As I read and reflected on what Karen wrote, I reflected on my experiences as a sagged payment consultant and executive, with international experience.
What I see is an issue of legacy and muscle memory – setting a pattern for the future. Said another way – our history defines the boundaries of our future.
Asia did not have electronic payments. I am sure did not want to embrace the globally dominate American solution. Therefore, they had the opportunity to start fresh. It is very much like what Spain went through, went they moved from cash to electronic card-based payments. They bypassed the check.
Her article brings back memories of life in Belgium in the 90’s. Writing a check was a rare occurrence. Direct debit mandates, a MisterCash card and a Eurocard was all we needed to buy and enjoy life. Electronic payments was the norm, paper checks were a rare oddity and cash, well yes there was a very present grey economy.
Here in the USA we developed our payment systems off the back of regional or state banks with acceptance networks limited to a local domain. Moving to a national system required early adoption of a common national currency. We then went on to replace IOUs with paper checks and store cards with credit cards. In time we enhances the ACH system and developed support for remote deposit and check capture.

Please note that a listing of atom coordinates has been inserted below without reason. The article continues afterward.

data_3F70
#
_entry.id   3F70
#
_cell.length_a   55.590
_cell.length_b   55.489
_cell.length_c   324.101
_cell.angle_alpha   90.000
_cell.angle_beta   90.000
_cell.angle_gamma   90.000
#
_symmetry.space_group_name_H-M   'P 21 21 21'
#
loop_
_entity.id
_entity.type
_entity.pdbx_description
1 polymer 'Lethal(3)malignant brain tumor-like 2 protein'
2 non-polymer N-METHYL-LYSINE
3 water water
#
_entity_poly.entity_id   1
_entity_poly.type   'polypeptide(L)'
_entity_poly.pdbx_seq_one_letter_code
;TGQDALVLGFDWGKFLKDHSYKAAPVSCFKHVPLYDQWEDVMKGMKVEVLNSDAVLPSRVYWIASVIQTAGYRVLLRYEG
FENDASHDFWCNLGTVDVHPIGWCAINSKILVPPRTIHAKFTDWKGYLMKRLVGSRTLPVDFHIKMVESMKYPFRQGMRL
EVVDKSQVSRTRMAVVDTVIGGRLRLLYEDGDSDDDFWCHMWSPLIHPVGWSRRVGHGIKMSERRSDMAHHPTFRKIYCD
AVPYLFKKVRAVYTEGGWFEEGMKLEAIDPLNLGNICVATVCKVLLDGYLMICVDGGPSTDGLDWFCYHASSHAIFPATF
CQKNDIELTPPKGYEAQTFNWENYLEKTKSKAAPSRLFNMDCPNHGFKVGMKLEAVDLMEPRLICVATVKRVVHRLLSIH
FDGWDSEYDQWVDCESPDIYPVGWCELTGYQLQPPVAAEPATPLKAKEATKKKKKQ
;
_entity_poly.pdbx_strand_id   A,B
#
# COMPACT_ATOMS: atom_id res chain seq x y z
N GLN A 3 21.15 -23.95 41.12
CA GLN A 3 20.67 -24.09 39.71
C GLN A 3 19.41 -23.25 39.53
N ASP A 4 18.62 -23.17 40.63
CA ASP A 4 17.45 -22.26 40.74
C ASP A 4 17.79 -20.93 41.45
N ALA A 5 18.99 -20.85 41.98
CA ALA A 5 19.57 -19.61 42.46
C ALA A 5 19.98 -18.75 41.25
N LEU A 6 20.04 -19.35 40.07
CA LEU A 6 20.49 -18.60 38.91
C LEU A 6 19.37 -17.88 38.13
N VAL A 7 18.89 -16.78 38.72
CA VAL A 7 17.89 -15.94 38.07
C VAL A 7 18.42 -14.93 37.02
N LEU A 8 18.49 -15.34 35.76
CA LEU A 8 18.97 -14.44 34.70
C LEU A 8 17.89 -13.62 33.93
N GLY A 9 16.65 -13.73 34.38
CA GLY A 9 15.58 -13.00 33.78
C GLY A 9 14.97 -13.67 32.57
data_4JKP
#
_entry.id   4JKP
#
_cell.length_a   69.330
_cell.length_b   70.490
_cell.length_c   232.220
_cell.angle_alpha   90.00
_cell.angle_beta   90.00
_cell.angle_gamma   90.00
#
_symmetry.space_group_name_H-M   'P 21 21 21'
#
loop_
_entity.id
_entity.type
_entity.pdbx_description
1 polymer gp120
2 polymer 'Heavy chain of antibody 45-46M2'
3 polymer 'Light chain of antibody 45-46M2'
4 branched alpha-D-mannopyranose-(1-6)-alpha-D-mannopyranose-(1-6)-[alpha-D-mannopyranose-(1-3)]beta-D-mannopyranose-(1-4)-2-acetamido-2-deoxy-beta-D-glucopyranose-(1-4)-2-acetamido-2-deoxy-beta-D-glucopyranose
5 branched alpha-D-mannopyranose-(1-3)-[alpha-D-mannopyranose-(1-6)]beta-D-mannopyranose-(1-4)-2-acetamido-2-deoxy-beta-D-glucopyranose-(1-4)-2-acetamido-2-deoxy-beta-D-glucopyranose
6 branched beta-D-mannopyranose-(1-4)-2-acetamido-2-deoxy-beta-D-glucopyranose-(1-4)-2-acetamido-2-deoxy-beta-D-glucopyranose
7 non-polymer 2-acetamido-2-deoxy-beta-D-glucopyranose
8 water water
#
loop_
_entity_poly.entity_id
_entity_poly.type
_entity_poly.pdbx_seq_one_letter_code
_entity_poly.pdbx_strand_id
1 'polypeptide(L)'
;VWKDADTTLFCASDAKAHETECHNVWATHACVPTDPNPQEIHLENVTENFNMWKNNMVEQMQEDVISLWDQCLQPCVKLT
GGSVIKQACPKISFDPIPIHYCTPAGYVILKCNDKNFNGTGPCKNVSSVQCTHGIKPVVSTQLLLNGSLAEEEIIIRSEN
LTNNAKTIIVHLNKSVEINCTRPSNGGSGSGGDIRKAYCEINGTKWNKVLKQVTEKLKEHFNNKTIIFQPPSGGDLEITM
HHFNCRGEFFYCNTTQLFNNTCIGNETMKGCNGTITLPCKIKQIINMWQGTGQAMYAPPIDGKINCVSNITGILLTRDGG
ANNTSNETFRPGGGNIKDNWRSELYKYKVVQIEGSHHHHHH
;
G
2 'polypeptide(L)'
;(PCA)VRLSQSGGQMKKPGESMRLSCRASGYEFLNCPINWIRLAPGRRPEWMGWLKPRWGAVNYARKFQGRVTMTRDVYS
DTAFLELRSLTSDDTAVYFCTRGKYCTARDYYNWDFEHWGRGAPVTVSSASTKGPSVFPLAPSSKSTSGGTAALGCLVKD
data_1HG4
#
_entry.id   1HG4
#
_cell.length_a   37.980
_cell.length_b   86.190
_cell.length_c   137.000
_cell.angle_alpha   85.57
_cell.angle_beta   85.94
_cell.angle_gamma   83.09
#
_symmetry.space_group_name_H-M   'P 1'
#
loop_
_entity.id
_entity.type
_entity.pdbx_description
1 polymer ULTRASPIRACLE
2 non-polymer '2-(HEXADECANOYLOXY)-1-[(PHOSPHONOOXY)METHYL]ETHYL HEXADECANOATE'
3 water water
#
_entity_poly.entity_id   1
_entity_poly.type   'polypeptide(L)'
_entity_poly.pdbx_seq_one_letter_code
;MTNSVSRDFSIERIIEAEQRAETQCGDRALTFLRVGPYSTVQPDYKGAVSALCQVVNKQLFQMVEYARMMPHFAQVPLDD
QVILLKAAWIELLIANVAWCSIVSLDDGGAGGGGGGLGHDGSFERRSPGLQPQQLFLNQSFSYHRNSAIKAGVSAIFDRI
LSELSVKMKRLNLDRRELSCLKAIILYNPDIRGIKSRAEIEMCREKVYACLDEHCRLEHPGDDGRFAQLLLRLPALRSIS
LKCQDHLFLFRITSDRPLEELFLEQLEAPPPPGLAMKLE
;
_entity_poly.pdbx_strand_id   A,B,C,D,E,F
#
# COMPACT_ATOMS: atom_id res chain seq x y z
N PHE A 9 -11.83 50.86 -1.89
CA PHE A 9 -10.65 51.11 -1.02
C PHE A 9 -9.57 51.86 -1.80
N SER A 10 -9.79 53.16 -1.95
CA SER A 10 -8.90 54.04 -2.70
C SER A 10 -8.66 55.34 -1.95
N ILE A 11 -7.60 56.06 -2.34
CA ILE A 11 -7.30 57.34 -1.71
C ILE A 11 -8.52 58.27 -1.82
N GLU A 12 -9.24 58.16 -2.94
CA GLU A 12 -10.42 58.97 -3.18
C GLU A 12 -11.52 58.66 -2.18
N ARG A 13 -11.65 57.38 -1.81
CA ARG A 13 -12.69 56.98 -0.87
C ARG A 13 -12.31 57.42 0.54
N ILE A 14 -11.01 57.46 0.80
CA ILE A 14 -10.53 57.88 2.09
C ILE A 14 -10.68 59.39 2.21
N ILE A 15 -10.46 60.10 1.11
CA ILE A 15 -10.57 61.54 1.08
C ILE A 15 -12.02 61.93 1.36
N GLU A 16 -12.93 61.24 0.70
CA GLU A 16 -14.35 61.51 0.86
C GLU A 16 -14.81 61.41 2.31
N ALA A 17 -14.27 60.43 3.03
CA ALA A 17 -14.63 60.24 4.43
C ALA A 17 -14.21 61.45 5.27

Why do we need to move the card into the wallet? Why change habits that are comfortable and work? Most of us drive to shop and therefore must have our drivers license. We must carry a physical document with us. We simply carry two or more ID-1 sized cards.
You make the statement and was once again reminded of times past.
“… universal mobile wallets and more often driven from merchant based applications that often incorporate loyalty and rewards, which to date still remain nascent in universal mobile wallets.”
When I produced this rendering, back in 1996, I was on stage talking about a world where leather and technology converged. I imaged Bluetooth, NFC, secure elements, GPS and our various credentials converging into this personal device. Those credentials grouped into: travel, identity, membership, loyalty and payments; easy to find and present.
When contactless payments were introduced, in 2004, by Visa’s with PayWave and MasterCard’s PayPass; I argued why contactless cards – how can the issuer afford the extra dollar per card (cost of the antenna and inlay) and the merchant the extra 60 dollars to enable the NFC reader? The way Issuer income works, “Interchange”, the consumer would need to spend more on that issuer’s card. For the merchant to justify the necessary POS investment, meant the retailer believed the consumers would spend more, because it was “easier”. Was Tap To Pay going to make me spend more. Maybe for small ticket purchases, I may use cash less; but at the merchants expense! We argued the cost of cash was more than the Merchant Discount. Some agreed. Many wondered what the blank are they trying to sell us!